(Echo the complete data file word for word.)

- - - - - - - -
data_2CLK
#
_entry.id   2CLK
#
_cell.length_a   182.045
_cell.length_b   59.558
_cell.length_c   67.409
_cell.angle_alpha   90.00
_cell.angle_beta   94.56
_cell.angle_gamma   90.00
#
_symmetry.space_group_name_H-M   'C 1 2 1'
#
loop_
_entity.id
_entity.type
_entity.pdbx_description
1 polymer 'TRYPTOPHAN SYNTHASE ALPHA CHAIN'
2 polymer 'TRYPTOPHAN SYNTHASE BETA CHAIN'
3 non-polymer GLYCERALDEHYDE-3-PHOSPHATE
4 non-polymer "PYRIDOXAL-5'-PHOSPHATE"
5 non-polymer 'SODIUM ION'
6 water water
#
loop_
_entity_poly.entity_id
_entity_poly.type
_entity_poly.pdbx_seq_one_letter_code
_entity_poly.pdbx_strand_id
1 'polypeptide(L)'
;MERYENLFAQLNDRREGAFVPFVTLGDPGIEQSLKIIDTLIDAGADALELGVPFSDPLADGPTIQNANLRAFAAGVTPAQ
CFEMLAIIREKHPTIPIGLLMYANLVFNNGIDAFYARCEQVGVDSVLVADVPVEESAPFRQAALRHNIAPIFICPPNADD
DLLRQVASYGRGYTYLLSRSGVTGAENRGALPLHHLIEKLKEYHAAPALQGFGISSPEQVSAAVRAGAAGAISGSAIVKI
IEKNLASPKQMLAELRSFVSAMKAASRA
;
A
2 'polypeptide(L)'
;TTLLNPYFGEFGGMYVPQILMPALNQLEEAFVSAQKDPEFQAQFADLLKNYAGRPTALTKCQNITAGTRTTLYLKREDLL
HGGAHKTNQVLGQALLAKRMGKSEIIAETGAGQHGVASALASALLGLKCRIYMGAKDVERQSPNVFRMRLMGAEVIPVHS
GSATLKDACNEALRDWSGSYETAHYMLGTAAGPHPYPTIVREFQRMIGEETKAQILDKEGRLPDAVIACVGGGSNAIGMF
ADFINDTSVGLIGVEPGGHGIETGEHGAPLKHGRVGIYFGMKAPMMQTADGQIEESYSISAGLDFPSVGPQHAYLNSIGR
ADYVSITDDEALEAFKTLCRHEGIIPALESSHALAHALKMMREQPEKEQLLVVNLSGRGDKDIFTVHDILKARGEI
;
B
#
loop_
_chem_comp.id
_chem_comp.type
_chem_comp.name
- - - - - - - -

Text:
data_2CLK
#
_entry.id   2CLK
#
_cell.length_a   182.045
_cell.length_b   59.558
_cell.length_c   67.409
_cell.angle_alpha   90.00
_cell.angle_beta   94.56
_cell.angle_gamma   90.00
#
_symmetry.space_group_name_H-M   'C 1 2 1'
#
loop_
_entity.id
_entity.type
_entity.pdbx_description
1 polymer 'TRYPTOPHAN SYNTHASE ALPHA CHAIN'
2 polymer 'TRYPTOPHAN SYNTHASE BETA CHAIN'
3 non-polymer GLYCERALDEHYDE-3-PHOSPHATE
4 non-polymer "PYRIDOXAL-5'-PHOSPHATE"
5 non-polymer 'SODIUM ION'
6 water water
#
loop_
_entity_poly.entity_id
_entity_poly.type
_entity_poly.pdbx_seq_one_letter_code
_entity_poly.pdbx_strand_id
1 'polypeptide(L)'
;MERYENLFAQLNDRREGAFVPFVTLGDPGIEQSLKIIDTLIDAGADALELGVPFSDPLADGPTIQNANLRAFAAGVTPAQ
CFEMLAIIREKHPTIPIGLLMYANLVFNNGIDAFYARCEQVGVDSVLVADVPVEESAPFRQAALRHNIAPIFICPPNADD
DLLRQVASYGRGYTYLLSRSGVTGAENRGALPLHHLIEKLKEYHAAPALQGFGISSPEQVSAAVRAGAAGAISGSAIVKI
IEKNLASPKQMLAELRSFVSAMKAASRA
;
A
2 'polypeptide(L)'
;TTLLNPYFGEFGGMYVPQILMPALNQLEEAFVSAQKDPEFQAQFADLLKNYAGRPTALTKCQNITAGTRTTLYLKREDLL
HGGAHKTNQVLGQALLAKRMGKSEIIAETGAGQHGVASALASALLGLKCRIYMGAKDVERQSPNVFRMRLMGAEVIPVHS
GSATLKDACNEALRDWSGSYETAHYMLGTAAGPHPYPTIVREFQRMIGEETKAQILDKEGRLPDAVIACVGGGSNAIGMF
ADFINDTSVGLIGVEPGGHGIETGEHGAPLKHGRVGIYFGMKAPMMQTADGQIEESYSISAGLDFPSVGPQHAYLNSIGR
ADYVSITDDEALEAFKTLCRHEGIIPALESSHALAHALKMMREQPEKEQLLVVNLSGRGDKDIFTVHDILKARGEI
;
B
#
loop_
_chem_comp.id
_chem_comp.type
_chem_comp.name